Belgian region Flanders is to promote the 100th anniversary of the Great War at World Travel Market 2012, the leading global event for the travel industry, with the aim of attracting up to two million tourists in four years.
The fields of Flanders, particularly around the town of Ypres, were the key battle ground fought over by the Allies and German soldiers from October 1914 practically until the end of the war in November 1918.
Up to 17 million people died during World War 1, including ten million military personnel, with the vast majority of those fighting in the trenches of Flanders.
The In Flanders Fields Museum in Ypres is being re-launched in June this year commemorating the dead and the 20 million wounded; following a three year rebuild which has doubled it in size.
The museum also charts the history of the fields where poppies, now a symbol of peace and remembrance, abound and focuses on both the impact of the Great War as well as the impact it had on millions of people’s lives.
Tourism Flanders project leader of the Great War centenary Veerle Viaene said: “Even if you are not a descendant of someone who fought here in Flanders the area is still very moving for anyone who visits it and visitors are fascinated by it.
“We want to tell the story on and behind the front; there are so many different stories of all the soldiers who had to fight and survive in the war and their women and children who stayed at home.
“We also want to look at the different ways it affected those fighting in the war, not just the historical and military impact but the way it affected their mental health too.
“We are also looking at the families who lived in the region before the war started and what they had to do to survive. We want to tell the little stories of people and the effect the fighting had on them too.”
Viaene added the recent film War Horse has once again raised interest in World War I, a situation which will be further heightened by HBO and the BBC’s forthcoming autumn drama Parade’s End which is also partially set during the war.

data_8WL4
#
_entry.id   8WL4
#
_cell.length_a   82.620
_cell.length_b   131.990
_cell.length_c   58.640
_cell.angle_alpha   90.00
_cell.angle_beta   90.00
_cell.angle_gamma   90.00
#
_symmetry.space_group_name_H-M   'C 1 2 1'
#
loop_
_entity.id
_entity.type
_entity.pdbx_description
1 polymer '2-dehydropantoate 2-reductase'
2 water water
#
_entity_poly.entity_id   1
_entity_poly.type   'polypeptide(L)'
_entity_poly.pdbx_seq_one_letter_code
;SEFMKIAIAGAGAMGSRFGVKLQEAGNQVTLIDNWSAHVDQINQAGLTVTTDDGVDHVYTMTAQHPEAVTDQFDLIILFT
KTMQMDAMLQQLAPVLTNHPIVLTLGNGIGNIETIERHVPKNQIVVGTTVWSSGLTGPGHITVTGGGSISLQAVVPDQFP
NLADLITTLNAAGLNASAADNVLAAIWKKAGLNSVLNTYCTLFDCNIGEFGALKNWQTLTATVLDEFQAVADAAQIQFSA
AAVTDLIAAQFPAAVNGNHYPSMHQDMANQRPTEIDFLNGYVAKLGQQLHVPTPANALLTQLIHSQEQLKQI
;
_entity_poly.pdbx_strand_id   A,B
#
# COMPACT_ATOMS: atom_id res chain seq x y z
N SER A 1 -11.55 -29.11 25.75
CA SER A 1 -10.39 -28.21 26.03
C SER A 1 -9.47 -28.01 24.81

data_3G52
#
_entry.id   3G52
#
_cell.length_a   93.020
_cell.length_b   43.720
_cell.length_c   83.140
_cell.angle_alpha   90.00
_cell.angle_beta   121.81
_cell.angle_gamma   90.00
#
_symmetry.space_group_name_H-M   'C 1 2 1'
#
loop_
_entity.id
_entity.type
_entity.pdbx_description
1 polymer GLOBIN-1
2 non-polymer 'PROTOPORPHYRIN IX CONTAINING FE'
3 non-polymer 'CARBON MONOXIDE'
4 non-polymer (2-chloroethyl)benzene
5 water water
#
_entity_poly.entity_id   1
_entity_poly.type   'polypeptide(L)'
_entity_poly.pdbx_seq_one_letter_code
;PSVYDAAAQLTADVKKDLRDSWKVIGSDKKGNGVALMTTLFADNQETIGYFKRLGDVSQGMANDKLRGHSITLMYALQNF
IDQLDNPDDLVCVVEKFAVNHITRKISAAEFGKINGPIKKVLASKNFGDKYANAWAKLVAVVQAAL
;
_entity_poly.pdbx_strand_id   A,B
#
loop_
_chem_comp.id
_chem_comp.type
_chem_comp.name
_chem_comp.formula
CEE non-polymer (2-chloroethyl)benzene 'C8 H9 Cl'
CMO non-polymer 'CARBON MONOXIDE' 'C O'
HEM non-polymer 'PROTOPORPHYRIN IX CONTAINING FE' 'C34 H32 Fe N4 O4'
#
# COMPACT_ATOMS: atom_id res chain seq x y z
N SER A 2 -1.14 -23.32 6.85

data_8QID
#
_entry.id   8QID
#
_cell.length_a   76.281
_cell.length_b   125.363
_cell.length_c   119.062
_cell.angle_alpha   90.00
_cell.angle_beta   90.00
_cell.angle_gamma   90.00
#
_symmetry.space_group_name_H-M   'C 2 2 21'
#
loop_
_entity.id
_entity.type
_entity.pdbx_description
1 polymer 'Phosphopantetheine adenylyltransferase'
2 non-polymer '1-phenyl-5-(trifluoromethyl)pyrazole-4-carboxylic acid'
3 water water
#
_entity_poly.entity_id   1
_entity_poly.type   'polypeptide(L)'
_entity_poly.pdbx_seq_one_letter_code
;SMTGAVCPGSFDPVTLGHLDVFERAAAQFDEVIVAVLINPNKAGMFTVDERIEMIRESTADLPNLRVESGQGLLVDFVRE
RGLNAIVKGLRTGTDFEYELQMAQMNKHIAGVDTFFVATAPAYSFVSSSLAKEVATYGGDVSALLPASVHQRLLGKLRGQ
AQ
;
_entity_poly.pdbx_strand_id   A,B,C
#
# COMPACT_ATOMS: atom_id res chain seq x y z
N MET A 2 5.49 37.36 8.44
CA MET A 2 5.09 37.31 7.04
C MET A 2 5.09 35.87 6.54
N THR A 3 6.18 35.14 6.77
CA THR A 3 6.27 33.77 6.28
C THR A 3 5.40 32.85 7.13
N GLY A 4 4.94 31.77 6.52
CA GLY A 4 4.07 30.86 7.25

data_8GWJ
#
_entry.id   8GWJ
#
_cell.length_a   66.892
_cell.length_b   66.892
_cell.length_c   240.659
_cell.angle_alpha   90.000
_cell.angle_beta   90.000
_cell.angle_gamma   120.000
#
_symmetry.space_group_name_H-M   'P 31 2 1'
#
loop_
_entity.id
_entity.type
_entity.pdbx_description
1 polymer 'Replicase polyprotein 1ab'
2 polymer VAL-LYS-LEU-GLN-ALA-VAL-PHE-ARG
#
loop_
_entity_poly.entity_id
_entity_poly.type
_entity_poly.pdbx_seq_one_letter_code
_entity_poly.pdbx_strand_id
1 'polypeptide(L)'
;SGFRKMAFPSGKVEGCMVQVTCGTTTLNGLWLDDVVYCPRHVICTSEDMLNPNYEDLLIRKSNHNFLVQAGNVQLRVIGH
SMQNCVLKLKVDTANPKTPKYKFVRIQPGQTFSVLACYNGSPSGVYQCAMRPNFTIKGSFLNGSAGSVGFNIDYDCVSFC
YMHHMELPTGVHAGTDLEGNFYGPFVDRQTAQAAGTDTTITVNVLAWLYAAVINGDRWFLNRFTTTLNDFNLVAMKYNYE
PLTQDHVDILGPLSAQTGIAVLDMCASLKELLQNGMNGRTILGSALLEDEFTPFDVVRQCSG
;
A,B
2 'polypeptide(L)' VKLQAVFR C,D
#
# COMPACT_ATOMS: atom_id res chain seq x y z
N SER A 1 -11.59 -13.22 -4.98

Viaene hopes the 100th anniversary of the Great War will see two million tourists visit the Flanders Fields region during the four-year period, considerably increasing the 350,000 visitors to the area each year at the moment.
Overall, Flanders is aiming to attract an extra one million tourists to the region in 2015, taking the total to seven million people.
She added tourists are expected from as far afield as Australia and New Zealand, countries which were caught up in the fighting due to their relationship with the UK, as well as German, French, British and other European travellers.
Veerle said: “This really was the first war to shake the world and we expect its global impact to be reflected in the number of different countries we are expecting to welcome travellers from.”
She added the decision to highlight the anniversary at WTM 2012 is being backed by an autumn marketing programme aimed at tour operators and agents about the forthcoming centenary while press trips have already taken place with more being planned for the next two years.
Reed Travel Exhibitions director World Travel Market, Simon Press, said: “Such anniversaries can really drive a destination’s tourism and with World War I still very much part of the public’s consciousness, it is an opportunity worth grasping.
“I am sure WTM will provide an excellent forum for pushing this message and starting the process of educating the trade to ensure its success.”